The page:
Electric Power Transmission

Electricity makes our lives better, brighter, and cleaner. After electricity is generated at a power plant, it needs to be transmitted on high-voltage power lines before it can be distributed to our homes and businesses. Electric power transmission is the bulk movement of electrical energy from a generating site, such as a power plant, to an electrical substation. These systems are formally distinguished by voltage level but harbor profound differences in design and operation. The interconnected lines which facilitate this movement are known as a transmission network. Normal operation has a fixed voltage at every location in the system and a nominal current that is usually in the range of a few hundred to a few thousand amperes. This is distinct from the local wiring between high-voltage substations and customers, which is typically referred to as electric power distribution. An important part of this process includes transformers which are used to increase voltage levels to make long-distance transmission feasible. The network that transmits and delivers power from the producers to the consumers is called the transmission system.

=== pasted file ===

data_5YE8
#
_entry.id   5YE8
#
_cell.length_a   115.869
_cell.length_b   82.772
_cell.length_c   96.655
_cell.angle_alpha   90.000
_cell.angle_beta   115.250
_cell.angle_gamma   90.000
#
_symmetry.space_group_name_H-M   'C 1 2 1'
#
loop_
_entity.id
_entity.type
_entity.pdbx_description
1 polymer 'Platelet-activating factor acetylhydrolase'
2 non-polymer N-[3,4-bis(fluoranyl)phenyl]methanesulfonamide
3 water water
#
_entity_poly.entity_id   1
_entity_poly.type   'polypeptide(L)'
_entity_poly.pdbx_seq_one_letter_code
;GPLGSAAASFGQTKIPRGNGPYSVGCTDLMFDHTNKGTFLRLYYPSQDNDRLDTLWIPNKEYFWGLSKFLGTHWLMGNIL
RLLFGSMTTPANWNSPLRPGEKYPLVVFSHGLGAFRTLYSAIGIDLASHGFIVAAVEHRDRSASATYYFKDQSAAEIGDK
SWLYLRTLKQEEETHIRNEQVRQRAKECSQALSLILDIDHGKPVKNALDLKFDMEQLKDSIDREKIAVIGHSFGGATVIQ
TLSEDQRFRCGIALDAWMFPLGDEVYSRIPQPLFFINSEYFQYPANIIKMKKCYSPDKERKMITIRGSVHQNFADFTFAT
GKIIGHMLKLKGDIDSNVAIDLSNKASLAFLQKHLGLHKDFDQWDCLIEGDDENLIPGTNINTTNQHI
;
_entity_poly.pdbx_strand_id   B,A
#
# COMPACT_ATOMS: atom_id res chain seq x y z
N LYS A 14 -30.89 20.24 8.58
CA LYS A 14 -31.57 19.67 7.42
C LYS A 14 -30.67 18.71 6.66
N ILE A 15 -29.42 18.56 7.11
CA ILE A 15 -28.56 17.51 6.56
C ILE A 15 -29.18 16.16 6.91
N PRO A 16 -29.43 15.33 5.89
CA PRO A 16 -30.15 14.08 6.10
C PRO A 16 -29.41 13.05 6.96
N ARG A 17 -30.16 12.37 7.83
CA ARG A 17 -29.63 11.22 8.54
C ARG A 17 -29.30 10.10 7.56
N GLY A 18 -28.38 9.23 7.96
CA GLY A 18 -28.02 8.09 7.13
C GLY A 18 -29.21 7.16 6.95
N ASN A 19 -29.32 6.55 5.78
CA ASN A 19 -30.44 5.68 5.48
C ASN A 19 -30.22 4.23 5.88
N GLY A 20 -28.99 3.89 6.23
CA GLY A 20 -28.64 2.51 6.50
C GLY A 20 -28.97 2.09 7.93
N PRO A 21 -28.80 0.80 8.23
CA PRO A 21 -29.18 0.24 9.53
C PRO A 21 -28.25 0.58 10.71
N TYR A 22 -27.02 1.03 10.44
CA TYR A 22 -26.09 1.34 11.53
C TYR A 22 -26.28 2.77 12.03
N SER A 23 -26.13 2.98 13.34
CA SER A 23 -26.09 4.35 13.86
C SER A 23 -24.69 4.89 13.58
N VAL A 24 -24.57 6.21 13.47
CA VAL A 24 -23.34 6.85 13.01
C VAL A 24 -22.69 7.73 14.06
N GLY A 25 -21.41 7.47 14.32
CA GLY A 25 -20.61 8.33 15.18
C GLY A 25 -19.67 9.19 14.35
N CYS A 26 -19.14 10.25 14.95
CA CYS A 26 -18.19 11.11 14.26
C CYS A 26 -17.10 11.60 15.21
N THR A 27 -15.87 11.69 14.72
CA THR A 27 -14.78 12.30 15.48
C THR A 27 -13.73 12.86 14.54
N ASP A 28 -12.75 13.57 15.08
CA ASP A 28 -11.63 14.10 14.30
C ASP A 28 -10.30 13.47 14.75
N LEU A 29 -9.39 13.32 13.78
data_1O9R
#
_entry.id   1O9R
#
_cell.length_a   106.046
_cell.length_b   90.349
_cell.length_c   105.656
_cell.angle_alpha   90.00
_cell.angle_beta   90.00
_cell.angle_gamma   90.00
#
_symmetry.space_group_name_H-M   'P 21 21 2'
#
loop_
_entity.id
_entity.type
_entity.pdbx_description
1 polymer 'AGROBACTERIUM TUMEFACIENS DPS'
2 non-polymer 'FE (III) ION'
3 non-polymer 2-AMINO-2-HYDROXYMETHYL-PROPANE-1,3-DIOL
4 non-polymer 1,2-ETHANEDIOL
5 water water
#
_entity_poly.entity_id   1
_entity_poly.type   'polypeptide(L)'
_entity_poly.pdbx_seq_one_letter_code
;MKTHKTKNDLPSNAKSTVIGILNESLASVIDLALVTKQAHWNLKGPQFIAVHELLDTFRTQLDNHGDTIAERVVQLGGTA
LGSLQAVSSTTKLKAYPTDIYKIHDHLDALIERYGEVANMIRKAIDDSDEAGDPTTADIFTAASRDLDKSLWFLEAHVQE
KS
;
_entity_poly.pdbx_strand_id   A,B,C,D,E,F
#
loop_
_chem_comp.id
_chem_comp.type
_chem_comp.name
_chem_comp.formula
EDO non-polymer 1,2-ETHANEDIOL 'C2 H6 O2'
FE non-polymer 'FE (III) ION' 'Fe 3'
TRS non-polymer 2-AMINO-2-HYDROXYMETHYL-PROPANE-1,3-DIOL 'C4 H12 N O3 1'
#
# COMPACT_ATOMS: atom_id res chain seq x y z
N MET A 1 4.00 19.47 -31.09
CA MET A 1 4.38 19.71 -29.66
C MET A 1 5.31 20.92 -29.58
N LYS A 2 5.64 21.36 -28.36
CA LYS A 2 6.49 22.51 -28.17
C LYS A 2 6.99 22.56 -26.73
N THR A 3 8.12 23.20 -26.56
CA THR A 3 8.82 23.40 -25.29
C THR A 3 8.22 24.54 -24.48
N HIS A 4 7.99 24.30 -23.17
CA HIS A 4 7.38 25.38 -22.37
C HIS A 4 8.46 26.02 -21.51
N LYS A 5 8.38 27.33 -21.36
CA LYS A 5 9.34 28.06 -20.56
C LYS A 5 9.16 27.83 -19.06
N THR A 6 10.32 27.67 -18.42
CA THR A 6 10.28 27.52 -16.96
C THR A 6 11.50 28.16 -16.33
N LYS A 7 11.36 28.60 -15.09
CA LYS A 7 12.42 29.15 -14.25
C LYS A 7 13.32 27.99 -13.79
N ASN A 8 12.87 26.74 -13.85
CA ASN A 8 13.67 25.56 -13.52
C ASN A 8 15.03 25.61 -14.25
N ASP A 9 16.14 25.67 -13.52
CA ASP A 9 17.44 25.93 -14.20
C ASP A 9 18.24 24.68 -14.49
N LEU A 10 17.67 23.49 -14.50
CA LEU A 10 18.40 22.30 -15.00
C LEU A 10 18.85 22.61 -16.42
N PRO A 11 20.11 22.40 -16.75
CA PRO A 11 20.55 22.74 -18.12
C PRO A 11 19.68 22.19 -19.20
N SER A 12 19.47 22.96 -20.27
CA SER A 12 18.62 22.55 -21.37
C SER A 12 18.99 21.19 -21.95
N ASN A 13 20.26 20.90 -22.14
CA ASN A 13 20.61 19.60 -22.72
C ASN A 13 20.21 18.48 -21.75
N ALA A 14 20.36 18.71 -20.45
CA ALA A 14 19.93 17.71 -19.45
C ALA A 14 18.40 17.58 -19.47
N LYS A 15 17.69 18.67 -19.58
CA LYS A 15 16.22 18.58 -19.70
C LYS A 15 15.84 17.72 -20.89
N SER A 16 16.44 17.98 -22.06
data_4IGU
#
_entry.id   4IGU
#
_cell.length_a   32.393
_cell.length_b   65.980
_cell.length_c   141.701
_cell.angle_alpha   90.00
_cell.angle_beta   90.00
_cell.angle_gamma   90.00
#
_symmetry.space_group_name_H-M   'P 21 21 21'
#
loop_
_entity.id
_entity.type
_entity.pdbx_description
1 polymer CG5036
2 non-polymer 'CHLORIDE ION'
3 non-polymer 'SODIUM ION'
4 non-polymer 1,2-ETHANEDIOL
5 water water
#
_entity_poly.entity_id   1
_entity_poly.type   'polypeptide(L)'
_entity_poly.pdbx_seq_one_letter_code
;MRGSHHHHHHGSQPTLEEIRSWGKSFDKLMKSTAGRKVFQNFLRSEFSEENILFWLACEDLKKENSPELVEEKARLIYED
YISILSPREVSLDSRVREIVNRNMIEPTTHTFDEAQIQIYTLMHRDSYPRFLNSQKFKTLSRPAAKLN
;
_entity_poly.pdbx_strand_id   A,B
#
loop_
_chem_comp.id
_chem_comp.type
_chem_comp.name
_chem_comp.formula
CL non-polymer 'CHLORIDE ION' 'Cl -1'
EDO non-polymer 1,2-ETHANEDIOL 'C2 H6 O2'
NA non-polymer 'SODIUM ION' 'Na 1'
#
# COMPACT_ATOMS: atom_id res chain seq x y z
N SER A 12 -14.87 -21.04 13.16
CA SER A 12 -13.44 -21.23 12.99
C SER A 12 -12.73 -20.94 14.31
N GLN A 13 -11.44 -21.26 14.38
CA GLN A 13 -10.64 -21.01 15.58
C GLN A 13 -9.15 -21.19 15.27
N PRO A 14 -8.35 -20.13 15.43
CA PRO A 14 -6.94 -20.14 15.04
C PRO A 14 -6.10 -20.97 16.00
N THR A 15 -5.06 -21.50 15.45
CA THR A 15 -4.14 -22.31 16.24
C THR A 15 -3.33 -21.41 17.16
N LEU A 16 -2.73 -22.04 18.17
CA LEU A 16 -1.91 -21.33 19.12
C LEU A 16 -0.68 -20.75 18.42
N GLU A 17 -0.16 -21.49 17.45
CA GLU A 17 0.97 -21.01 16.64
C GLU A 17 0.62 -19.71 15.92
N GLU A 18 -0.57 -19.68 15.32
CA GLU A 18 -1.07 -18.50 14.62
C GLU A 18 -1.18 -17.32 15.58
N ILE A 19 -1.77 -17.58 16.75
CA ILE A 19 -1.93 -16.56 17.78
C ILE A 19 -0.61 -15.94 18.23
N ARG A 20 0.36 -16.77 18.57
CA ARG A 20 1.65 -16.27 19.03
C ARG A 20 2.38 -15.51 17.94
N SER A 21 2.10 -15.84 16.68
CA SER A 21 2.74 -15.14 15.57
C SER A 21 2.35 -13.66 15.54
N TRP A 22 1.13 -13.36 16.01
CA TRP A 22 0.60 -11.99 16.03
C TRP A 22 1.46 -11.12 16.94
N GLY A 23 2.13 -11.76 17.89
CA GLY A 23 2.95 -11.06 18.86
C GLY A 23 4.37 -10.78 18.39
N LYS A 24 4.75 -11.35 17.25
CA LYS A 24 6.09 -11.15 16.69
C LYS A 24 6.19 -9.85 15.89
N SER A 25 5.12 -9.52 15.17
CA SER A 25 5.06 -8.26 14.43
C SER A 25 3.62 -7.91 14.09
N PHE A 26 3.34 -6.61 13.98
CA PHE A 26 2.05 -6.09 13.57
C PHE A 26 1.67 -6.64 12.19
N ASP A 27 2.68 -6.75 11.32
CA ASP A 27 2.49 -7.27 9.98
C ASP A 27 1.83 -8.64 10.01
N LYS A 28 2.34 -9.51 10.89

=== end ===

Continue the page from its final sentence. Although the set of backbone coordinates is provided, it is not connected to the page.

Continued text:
Electric power transmission systems are the means of transmitting power from a generating source to various load centers. A variety of upset conditions can cause the current to increase to higher levels. The combined transmission and distribution network is part of electricity delivery, known as the “power grid” in North America, or just “the grid”. For example, the loss of a transformer in a substation typically requires one or more transformers in the same substation or nearby substations to operate at higher power levels. The interconnected lines that enable the movement of electrical energy are known as a “transmission network,” and these form an electrical power transmission system—or, as it is more commonly known, the power grid. In the United Kingdom, India, Tanzania, Myanmar, Malaysia, and New Zealand, the network is known as the National Grid.

Fig: Electrical Power System Components

Electrical power transmission involves the bulk movement of electrical energy from a generating site, such as a power station or power plant, to an electrical substation where voltage is transformed and distributed to consumers or other substations. A wide area synchronous grid, also known as an “interconnection” in North America, directly connects many generators delivering AC power with the same relative frequency to many consumers. For example, there are four major interconnections in North America (the Western Interconnection, the Eastern Interconnection, the Quebec Interconnection, and the Electric Reliability Council of Texas (ERCOT) grid). In Europe, one large grid connects most of continental Europe. This energy can be transmitted in AC or DC form. Traditionally, AC has been used for years now, but HVDC (High Voltage DC) is rapidly gaining popularity. During some emergency conditions, however, transformers are loaded to even higher levels, which causes the temperature to increase.